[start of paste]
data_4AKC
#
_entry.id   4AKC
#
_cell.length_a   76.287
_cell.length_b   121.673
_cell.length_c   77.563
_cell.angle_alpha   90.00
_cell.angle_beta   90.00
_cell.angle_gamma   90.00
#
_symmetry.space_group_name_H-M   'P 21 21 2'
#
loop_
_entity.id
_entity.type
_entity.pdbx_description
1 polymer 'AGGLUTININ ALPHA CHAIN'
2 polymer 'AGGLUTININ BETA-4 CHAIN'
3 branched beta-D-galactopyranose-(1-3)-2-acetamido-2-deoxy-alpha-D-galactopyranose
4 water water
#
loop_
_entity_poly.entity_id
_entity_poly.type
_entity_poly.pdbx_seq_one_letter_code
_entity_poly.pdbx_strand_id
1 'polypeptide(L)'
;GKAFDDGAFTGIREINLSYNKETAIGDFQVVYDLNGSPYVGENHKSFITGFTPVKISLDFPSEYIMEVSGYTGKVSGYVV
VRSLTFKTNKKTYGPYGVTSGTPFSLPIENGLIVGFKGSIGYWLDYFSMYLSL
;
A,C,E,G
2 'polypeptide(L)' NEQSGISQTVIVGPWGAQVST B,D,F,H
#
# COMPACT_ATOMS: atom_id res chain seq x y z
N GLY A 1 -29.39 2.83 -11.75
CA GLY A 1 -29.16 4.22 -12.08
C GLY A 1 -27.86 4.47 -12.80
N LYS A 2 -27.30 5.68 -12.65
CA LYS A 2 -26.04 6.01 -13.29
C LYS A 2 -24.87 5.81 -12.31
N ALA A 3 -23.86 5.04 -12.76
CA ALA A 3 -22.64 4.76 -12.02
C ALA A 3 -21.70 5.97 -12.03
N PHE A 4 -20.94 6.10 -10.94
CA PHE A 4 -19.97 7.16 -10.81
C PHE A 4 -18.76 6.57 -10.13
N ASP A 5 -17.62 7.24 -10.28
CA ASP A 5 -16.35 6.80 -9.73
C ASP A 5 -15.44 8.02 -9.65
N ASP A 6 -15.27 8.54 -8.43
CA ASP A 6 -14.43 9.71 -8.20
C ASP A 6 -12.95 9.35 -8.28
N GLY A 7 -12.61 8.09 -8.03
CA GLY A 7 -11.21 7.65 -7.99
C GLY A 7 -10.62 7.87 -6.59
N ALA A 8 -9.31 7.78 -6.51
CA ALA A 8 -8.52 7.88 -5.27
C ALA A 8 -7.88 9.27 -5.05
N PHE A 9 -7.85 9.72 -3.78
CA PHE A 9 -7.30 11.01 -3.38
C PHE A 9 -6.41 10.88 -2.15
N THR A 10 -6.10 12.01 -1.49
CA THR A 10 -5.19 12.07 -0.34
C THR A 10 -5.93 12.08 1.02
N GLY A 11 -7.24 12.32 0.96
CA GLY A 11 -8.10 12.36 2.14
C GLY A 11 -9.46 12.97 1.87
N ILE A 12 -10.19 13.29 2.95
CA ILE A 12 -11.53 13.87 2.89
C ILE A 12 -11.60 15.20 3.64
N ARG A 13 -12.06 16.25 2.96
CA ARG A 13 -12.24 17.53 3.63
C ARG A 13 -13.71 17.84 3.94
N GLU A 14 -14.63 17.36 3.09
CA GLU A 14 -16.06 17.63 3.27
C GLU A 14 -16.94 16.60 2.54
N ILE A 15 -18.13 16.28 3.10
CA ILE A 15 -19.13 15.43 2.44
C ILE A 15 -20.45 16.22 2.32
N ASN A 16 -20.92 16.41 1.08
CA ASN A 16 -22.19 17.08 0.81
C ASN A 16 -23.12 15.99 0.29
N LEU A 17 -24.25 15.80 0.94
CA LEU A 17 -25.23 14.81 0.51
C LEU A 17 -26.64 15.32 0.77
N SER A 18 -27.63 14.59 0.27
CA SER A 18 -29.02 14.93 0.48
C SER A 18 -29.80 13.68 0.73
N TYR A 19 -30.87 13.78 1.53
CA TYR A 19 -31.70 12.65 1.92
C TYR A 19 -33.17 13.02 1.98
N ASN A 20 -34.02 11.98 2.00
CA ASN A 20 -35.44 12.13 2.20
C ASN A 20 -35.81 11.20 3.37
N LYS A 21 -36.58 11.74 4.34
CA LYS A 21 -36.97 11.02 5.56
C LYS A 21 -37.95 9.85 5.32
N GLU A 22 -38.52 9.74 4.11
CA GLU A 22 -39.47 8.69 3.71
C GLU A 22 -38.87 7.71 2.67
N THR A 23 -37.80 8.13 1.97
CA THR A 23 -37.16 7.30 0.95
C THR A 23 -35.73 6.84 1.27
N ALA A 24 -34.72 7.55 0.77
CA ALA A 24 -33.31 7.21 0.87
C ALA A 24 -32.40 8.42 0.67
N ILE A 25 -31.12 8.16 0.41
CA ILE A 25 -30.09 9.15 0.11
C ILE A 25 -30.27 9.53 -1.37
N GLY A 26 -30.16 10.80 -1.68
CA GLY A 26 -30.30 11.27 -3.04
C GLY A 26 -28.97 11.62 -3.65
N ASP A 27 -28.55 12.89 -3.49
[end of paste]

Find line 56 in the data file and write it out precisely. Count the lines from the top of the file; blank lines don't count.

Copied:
C GLY A 7 -10.62 7.87 -6.59